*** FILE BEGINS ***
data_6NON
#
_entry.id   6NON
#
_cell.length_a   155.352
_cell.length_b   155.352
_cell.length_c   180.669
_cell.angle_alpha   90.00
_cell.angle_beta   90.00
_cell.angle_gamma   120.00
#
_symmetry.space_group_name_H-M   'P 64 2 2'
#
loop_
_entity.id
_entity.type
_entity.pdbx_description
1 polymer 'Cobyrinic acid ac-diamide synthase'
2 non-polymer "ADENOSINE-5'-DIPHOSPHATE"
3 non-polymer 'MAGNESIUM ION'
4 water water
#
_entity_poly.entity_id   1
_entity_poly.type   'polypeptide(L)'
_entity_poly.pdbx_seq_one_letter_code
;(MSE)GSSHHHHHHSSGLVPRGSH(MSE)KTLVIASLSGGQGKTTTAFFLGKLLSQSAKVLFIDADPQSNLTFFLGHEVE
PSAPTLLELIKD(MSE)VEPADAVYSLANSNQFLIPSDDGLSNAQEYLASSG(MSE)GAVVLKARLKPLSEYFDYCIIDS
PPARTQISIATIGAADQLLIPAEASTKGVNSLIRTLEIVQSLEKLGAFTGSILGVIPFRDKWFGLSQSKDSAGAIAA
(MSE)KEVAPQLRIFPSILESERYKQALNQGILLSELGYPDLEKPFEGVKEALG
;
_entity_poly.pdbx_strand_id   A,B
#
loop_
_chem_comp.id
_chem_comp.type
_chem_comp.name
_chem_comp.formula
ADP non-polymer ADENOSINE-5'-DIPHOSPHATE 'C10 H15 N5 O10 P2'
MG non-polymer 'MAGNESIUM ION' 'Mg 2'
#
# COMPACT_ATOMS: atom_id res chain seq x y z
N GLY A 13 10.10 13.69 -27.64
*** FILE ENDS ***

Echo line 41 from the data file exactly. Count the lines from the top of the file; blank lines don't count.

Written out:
# COMPACT_ATOMS: atom_id res chain seq x y z